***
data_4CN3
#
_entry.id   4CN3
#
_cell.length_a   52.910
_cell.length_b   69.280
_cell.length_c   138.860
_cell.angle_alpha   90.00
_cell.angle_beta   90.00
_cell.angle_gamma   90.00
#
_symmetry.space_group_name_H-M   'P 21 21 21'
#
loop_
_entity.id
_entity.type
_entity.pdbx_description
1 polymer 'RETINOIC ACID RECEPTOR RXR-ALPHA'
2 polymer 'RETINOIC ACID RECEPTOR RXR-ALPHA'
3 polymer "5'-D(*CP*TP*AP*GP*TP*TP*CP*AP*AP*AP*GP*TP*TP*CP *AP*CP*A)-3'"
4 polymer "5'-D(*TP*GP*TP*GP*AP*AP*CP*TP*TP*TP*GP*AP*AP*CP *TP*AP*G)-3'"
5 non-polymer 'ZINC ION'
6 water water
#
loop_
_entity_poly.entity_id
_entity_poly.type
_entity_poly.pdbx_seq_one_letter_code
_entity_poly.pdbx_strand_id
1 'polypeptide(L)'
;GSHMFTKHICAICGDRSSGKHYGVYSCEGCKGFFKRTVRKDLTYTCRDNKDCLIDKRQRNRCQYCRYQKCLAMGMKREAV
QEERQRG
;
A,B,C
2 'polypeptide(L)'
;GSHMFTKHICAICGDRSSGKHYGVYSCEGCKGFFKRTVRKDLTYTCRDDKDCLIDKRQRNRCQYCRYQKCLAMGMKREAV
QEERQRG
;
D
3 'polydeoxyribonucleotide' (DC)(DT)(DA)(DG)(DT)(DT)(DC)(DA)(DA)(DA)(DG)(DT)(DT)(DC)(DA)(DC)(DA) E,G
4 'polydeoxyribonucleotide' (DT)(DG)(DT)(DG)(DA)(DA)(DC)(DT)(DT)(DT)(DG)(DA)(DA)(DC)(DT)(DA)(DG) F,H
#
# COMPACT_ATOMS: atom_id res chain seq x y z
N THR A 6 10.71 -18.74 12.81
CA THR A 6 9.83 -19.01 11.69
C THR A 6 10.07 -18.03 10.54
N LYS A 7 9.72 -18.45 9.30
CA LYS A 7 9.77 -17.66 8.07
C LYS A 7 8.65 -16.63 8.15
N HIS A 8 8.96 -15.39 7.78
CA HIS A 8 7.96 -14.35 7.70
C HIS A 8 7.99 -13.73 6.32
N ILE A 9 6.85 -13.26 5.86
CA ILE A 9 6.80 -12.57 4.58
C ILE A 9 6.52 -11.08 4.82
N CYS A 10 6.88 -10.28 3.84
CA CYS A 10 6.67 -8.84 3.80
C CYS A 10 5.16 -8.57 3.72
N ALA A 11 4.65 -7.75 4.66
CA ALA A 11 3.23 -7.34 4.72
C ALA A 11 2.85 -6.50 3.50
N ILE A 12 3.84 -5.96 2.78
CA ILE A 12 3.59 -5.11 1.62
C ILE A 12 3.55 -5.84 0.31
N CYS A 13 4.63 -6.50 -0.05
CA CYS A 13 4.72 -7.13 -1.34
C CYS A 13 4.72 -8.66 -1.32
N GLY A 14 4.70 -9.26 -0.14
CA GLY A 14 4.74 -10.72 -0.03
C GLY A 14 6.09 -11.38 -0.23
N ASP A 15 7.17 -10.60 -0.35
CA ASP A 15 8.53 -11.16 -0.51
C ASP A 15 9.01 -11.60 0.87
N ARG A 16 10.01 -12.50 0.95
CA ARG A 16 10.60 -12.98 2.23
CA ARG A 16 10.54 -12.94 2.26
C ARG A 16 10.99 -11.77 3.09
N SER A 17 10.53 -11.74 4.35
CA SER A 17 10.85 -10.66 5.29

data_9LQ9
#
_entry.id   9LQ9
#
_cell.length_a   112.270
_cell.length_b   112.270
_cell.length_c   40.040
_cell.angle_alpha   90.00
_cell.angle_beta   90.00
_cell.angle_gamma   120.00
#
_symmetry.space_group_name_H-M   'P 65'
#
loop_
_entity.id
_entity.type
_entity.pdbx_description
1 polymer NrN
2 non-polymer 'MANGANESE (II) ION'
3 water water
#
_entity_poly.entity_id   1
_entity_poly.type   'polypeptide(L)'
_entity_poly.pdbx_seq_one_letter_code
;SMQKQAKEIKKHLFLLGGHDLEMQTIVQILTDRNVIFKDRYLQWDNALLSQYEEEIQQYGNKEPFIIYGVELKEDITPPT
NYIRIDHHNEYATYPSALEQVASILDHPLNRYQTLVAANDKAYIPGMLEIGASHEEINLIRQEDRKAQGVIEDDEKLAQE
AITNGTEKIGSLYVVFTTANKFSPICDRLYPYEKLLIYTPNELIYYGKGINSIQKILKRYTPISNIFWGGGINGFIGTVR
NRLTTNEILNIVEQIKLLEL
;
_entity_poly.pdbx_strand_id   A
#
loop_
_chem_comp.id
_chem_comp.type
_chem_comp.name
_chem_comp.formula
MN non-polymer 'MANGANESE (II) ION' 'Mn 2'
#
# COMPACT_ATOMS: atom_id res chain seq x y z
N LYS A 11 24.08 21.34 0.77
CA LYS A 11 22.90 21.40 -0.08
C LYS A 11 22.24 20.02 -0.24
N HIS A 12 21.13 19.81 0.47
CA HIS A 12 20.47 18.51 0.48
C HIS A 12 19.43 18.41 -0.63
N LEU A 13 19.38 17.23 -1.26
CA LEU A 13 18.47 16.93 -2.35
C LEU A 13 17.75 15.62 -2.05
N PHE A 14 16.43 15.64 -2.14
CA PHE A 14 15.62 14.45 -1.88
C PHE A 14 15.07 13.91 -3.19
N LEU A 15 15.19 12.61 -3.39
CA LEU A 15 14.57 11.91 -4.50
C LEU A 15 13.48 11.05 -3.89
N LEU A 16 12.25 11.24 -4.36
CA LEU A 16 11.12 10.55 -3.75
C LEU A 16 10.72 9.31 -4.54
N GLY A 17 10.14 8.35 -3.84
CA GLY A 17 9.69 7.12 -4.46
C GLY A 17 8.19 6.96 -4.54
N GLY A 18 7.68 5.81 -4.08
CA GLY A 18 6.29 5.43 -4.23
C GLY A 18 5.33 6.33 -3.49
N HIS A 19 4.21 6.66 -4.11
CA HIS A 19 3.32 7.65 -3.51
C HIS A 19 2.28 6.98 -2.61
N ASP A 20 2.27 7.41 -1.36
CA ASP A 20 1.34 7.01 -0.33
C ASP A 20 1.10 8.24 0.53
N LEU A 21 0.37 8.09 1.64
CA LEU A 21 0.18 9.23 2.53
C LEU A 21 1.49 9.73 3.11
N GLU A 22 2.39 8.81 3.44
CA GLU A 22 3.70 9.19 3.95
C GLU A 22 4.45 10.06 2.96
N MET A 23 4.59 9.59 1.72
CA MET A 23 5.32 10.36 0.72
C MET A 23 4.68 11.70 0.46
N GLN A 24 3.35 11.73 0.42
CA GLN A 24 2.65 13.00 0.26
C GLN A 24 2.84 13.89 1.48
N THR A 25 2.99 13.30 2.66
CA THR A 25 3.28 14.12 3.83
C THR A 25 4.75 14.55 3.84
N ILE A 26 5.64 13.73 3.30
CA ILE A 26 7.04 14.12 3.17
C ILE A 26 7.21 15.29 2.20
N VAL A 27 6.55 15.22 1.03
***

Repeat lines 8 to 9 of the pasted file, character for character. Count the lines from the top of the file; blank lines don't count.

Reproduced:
_cell.angle_alpha   90.00
_cell.angle_beta   90.00